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I have a question concerning example 3.14 of Hatcher's Algebraic Topology. There are a few details that confuse me, so I suppose the goal of my questions is more or less clarification - I apologize if they seem trivial. The first (ring)-isomorphism written is $$H^*(\coprod_\alpha X_\alpha;R)\stackrel{\cong}{\longrightarrow}\prod_\alpha H^*(X_\alpha;R)\quad(*)$$ Have I understood it correctly when I say that the argument is based on the fact that the inclusions $i:X_{\alpha_0}\hookrightarrow\coprod_\alpha X_\alpha$ induce, on the level of groups, the isomorphism $(*)$ and since continuous maps induce morphisms that respect the $\cup$-product, then $(*)$ is in addition in fact a ring-isomorphism?

If so, then I can not quite understand why we need he additional assumption on the pair $(X_\alpha,x_\alpha)$ when arguing that we have an isomorphism similar to $(*)$ for the wedge sum. Consider the following reasoning: On the level of groups we have $$H^*(\bigvee_\alpha X_\alpha;R):= \bigoplus_{i=0}^\infty H^i(\bigvee_\alpha X_\alpha;R)\stackrel{\prod i^*}{\to}\prod_\alpha\bigoplus_{i=0}^\infty H^i(X_\alpha;R)=\prod_\alpha H^*(X_\alpha;R)$$ where $\prod i^*$ is induced by the inclusion forming an isomorphism by the Eilenberg-Steenrod axiom for the wedge sum. Again, since continuous maps induce ring-morphisms, the isomorphism is in fact a ring-isomorphism and the claim follows. Of course something is wrong because I do not apply the additional assumption Hatcher makes. If anyone would care to point out where my mistake is and explain how one implement the assumption correctly, I would appreciate that very much. Thank you in advance!

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    $\begingroup$ Here's an example of where things go wrong without the good pair assumption. Without the assumptions it is the isomorphism that fails to exist, not that it preserve ring structures. Note that the second isomorphism you write down only holds for reduced cohomology. $\endgroup$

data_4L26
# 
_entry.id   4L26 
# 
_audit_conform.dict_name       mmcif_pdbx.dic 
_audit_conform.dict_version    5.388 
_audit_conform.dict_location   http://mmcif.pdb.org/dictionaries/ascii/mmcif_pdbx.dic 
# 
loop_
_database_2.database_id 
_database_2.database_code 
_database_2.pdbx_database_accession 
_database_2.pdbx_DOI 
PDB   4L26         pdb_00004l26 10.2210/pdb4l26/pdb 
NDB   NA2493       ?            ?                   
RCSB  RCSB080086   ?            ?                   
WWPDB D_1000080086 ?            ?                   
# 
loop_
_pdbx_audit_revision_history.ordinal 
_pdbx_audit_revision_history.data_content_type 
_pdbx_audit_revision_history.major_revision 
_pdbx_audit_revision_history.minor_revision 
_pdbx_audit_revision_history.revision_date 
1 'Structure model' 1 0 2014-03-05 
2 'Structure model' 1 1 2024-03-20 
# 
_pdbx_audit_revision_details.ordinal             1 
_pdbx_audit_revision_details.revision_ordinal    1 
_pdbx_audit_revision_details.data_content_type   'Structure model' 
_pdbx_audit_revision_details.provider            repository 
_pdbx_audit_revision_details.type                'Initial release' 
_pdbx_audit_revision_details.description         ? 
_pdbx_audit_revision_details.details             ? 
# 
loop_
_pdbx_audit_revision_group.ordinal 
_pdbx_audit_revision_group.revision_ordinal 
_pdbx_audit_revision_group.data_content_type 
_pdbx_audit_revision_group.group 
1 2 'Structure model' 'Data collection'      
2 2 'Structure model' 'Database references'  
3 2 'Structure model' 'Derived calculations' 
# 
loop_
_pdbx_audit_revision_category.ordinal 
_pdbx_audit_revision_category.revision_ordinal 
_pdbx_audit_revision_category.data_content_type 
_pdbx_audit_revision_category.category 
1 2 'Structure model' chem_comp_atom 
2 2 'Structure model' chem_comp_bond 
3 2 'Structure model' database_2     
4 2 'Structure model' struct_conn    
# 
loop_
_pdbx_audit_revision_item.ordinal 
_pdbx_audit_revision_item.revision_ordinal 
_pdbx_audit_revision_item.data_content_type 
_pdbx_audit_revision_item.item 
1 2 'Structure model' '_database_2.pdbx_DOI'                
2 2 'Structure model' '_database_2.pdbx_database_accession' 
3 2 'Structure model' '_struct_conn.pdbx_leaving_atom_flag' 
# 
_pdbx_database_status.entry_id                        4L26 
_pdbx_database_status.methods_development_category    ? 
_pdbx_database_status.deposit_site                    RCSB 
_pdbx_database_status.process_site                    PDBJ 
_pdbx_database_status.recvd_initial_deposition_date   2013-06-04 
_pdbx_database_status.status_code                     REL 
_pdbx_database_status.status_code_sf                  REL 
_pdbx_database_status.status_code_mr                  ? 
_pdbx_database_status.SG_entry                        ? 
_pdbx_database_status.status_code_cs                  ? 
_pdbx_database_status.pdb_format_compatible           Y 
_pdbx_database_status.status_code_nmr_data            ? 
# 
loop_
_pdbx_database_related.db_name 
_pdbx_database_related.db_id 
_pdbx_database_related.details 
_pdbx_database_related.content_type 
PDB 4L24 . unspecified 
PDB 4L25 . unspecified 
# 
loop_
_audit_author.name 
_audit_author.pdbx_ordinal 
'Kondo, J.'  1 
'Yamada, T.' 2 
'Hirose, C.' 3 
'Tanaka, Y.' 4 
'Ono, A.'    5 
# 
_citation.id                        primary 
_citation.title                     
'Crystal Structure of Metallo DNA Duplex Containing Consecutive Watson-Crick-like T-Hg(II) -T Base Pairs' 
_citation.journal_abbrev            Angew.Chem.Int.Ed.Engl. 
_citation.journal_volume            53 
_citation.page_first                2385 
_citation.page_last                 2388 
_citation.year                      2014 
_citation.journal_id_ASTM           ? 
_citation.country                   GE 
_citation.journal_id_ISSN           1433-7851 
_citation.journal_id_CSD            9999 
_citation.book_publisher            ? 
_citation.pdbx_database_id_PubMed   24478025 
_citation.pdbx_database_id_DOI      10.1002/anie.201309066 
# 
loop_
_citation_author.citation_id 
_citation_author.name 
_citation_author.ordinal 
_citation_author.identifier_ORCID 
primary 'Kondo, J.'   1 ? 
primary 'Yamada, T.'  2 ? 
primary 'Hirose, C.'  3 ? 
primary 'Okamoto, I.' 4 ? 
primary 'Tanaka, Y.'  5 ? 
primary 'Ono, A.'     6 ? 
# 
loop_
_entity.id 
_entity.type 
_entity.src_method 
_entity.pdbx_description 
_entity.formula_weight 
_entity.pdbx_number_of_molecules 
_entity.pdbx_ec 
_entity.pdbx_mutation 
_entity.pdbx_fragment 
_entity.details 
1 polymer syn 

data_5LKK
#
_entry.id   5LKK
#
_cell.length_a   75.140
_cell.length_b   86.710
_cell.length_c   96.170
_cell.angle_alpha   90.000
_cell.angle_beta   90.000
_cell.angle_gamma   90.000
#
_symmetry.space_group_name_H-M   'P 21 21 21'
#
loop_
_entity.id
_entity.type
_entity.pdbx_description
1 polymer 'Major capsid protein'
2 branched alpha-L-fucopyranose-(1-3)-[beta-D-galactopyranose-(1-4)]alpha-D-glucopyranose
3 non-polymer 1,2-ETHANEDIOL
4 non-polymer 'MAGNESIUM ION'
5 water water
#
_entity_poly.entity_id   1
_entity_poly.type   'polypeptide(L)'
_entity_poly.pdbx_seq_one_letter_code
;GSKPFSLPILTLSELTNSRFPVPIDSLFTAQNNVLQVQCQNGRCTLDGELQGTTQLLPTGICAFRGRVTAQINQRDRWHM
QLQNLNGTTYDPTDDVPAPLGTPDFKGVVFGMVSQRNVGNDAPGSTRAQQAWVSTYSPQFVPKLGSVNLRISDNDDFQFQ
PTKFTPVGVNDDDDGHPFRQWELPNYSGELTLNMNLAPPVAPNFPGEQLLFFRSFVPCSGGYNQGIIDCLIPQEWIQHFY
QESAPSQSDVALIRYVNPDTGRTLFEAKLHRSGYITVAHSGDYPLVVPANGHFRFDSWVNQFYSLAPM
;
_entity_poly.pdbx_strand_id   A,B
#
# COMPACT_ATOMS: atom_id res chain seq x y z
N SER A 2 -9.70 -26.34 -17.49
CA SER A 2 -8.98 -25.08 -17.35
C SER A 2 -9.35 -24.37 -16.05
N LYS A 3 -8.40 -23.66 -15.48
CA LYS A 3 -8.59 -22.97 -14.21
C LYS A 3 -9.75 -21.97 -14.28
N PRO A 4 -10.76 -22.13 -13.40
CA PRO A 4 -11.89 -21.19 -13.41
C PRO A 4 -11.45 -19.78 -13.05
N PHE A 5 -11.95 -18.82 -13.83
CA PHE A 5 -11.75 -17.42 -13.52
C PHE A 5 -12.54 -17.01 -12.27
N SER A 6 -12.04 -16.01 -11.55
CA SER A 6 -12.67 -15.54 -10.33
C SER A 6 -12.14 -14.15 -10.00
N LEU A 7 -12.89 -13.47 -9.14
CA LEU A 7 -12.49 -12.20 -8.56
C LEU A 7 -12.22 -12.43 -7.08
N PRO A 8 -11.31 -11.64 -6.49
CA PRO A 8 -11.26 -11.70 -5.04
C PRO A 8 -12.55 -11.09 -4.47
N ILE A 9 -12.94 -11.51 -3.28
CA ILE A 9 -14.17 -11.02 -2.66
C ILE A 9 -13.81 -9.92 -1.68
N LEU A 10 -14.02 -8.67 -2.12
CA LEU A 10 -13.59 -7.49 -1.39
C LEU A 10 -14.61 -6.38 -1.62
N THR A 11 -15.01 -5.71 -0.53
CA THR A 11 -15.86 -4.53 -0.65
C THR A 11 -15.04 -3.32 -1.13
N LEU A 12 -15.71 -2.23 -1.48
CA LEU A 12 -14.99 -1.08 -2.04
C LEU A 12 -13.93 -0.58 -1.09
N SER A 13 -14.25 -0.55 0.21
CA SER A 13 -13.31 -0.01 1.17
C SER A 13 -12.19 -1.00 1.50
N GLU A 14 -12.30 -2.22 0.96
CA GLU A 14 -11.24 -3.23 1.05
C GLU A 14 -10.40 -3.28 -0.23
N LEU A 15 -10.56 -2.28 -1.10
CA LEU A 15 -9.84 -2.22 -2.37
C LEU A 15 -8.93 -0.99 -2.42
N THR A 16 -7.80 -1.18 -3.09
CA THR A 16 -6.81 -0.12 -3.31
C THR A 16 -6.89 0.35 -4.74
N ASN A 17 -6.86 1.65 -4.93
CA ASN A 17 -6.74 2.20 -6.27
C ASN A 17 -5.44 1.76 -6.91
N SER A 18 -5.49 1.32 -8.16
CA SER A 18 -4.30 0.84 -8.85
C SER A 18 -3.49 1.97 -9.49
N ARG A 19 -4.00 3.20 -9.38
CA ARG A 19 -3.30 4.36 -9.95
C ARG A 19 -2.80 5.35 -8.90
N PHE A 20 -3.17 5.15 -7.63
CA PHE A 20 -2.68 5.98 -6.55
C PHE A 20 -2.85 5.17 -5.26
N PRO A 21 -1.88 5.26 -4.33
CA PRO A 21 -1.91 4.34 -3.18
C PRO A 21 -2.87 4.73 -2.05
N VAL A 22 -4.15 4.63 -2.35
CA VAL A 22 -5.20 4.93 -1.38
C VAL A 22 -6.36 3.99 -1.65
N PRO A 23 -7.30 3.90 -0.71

– Tyrone
    Mar 8 at 14:02
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    $\begingroup$ Here is an even better example. In this paper (Th.1) the authors compute the first singular homology group of the Griffith's twin cone (it is isomorphic to the corresponding group of the harmonic archipelago). You can read about this space on Jeremy Brazas's blog. It is a non-contractible wedge of two contractible spaces. Here you can see how badly the wedge axiom for (co)homology can fail when the spaces involved do not have good basepoints. $\endgroup$
    – Tyrone
    Mar 8 at 15:49
  • $\begingroup$ @Tyrone, thanks a lot for the references! $\endgroup$
    – Ellefee
    Mar 9 at 9:22
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"is induced by the inclusion forming an isomorphism by the Eilenberg-Steenrod axiom for the wedge sum"

No it is not. The Eilenberg-Steenrod axioms in Hatcher are stated for CW-pairs, for which the "well-pointed axiom", that there is a neighborhood of $x_\alpha$ deformation retracting to it, is true for an arbitrary point in the CW complex.

The statement you want to prove relies on an argument precisely dual to the one for homology. In homology Hatcher's book states this assumption: see Corollary 2.25. It is the assumption that $(X, x_\alpha)$ is a "good pair".

If you want to state Eilenberg-Steenrod axioms outside the category of CW-pairs you need "good-pair" type assumptions.

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  • $\begingroup$ Alright, this makes sense, thank you for the reference. So the statement "is induced by the inclusion forming an isomorphism by the Eilenberg-Steenrod axiom for the wedge sum" is true once I assume that the pair $(X_\alpha,x_\alpha)$ is a good pair for all $\alpha$? $\endgroup$
    – Ellefee
    Mar 7 at 15:57
  • $\begingroup$ Sorry, maybe that question did not quite make sense. What I meant was, the induced morphism is an isomorphism once I assume that the pair $(X_\alpha,x_\alpha)$ is good? $\endgroup$
    – Ellefee
    Mar 7 at 15:59

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